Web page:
BY THE late summer and early fall of 1943 it was clear that there was no cause for nervousness. Pete's record was getting amazing response. Barring untoward accident or wholesale larceny, the city's first "avowed Communist" councilman would be reelected.
A powerful labor committee for Pete came into existence quickly, with forty unions represented, both AFL and CIO. Early in October the Political Action Committee of the CIO Industrial Union Council of Greater New York announced it was backing Pete on the basis of his record. From Joseph Curran, the CIO council president, and Saul Mills, its secretary, came a warm letter to Pete:
Your endorsement was unanimously voted by the CIO Council delegates because of your outstanding record in the present City Council. Your fight for such measures as bills to prevent waterfront sabotage, outlawing discrimination and to alleviate the financial crisis of New York City has won the support of all workers in the Borough of Brooklyn. You can be assured of the support of all CIO members in Brooklyn.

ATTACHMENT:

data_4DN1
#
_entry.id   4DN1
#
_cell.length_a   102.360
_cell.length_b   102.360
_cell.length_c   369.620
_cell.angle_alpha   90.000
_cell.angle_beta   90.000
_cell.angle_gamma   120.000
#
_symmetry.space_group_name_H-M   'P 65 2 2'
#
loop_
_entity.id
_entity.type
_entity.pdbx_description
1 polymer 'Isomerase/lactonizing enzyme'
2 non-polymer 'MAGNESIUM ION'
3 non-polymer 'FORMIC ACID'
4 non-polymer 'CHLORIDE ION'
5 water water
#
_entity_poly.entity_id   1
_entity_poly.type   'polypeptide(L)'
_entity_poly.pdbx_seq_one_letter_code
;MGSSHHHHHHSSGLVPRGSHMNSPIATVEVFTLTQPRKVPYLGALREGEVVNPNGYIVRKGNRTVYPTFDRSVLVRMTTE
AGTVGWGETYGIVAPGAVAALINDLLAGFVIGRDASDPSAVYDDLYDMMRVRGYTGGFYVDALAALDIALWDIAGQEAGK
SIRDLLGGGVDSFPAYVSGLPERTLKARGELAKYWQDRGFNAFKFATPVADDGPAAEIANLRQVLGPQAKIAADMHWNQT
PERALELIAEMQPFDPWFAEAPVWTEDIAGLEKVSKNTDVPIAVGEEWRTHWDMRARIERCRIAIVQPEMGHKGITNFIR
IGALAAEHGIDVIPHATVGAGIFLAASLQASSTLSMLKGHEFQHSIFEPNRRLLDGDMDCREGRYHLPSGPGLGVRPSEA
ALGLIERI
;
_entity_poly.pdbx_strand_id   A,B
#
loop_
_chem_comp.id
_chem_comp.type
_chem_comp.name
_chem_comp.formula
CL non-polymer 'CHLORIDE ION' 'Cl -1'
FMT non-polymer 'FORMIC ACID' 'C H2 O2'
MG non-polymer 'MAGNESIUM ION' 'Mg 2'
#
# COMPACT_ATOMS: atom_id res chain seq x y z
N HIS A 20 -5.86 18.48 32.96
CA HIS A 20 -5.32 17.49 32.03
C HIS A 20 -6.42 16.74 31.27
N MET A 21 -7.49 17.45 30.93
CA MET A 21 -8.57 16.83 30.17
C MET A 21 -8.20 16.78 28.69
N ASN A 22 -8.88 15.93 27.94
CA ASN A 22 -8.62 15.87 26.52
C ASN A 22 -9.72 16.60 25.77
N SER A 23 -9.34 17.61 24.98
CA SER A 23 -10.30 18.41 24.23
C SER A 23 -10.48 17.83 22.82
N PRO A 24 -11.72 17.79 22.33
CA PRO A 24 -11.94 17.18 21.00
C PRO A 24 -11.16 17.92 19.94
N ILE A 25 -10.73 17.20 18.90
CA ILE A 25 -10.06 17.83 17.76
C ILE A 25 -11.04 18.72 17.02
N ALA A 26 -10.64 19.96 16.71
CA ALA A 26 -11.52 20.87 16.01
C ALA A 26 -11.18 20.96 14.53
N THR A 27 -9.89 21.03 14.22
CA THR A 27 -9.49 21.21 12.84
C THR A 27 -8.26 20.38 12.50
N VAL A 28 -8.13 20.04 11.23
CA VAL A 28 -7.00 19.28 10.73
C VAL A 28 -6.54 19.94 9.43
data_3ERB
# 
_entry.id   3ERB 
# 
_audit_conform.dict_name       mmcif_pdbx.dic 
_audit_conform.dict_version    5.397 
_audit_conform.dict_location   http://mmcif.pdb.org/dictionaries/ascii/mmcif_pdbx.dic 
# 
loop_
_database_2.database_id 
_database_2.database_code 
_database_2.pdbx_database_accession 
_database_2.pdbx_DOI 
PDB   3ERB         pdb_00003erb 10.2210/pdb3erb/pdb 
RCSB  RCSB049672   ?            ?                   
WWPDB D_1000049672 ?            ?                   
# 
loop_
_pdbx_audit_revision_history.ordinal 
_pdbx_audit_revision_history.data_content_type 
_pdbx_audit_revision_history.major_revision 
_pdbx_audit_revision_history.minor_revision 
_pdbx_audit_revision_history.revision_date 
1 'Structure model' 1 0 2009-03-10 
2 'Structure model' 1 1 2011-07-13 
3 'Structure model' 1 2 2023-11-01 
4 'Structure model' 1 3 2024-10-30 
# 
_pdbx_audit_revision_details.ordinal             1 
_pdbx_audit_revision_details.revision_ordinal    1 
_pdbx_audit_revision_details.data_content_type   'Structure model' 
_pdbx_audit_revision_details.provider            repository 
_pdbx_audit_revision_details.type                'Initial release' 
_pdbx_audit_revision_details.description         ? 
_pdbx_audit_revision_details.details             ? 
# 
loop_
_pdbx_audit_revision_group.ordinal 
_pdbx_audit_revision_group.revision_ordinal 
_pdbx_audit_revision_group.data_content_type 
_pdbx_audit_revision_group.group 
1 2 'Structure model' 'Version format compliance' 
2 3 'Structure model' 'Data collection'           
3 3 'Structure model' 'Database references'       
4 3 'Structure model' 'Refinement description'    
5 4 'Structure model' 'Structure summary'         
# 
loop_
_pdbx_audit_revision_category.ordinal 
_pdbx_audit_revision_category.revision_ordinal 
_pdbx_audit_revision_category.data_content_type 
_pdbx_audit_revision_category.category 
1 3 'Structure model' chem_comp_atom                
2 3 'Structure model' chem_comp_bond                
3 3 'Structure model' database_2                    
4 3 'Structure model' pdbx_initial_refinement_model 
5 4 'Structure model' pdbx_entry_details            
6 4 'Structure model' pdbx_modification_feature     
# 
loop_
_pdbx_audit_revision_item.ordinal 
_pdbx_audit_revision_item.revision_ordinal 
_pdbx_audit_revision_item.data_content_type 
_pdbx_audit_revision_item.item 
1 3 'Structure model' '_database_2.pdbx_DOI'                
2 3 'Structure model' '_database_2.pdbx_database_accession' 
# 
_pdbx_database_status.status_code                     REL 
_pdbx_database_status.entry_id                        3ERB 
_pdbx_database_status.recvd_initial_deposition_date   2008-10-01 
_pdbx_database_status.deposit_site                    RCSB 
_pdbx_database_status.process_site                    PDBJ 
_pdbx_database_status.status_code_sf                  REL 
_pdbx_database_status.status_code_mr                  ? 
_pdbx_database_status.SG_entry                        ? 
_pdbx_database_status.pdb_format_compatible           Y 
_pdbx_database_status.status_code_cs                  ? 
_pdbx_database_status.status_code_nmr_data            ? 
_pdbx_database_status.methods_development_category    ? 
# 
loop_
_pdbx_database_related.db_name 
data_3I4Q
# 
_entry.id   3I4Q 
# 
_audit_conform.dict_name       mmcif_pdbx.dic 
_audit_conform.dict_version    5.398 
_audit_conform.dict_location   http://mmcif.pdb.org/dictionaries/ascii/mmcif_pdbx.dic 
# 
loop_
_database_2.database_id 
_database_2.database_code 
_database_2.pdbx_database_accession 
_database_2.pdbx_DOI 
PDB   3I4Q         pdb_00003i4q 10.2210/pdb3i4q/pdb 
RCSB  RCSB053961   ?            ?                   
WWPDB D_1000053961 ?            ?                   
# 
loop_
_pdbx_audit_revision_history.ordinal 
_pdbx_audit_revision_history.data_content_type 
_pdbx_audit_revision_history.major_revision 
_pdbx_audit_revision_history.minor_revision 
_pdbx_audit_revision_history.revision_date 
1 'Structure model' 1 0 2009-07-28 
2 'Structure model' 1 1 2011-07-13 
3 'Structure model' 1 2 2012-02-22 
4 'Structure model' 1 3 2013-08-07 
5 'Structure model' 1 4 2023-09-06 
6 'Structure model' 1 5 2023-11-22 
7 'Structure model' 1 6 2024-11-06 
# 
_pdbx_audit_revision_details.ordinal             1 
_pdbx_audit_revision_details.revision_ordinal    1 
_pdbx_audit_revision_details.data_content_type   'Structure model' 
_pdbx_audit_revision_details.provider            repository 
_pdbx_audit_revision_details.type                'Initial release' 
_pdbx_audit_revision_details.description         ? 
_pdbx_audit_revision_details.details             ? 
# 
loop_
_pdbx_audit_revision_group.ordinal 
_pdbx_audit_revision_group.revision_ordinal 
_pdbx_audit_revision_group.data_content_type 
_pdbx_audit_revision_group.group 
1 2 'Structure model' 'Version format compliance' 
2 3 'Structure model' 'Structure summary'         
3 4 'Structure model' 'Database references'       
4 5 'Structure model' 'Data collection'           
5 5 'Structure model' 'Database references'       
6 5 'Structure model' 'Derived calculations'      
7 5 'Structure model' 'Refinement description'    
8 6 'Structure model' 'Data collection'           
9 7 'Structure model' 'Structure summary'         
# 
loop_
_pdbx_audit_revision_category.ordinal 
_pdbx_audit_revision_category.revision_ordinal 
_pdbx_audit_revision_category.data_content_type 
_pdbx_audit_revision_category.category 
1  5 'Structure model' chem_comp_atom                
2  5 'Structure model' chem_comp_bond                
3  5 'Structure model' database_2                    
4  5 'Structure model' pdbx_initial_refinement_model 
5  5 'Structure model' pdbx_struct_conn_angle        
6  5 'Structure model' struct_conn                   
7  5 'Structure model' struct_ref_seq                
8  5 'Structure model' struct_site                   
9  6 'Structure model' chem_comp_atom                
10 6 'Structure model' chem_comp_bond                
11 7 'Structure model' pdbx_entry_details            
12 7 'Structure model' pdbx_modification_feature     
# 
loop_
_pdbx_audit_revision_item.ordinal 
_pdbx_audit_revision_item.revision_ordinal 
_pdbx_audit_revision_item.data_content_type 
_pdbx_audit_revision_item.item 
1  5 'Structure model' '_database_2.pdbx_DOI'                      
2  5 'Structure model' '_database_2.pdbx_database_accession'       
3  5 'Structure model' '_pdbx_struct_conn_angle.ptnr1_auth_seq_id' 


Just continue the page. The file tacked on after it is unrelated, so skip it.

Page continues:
(This was, of course, in Joe Curran's salad days. He later became one of the highest paid bureaucrats in the trade union movement, taking a salary of about $100,000 a year, surrounding himself with sycophants and suppressing democratic opposition. Before he retired in the early seventies he acquired an estate in upstate New York and wangled a near-million dollar pension from the National Maritime Union. But in the thirties and early forties Curran was still part of the powerful left-wing bloc in organized labor.)
Pete clearly had strength among seamen, longshoremen, transport workers, furriers, furniture workers and painters. He had a big following among the thousands of members of the International Ladies Garment Workers Union who lived in Brooklyn, particularly the shorefront area of Coney Island and Brighton Beach where they had fled from the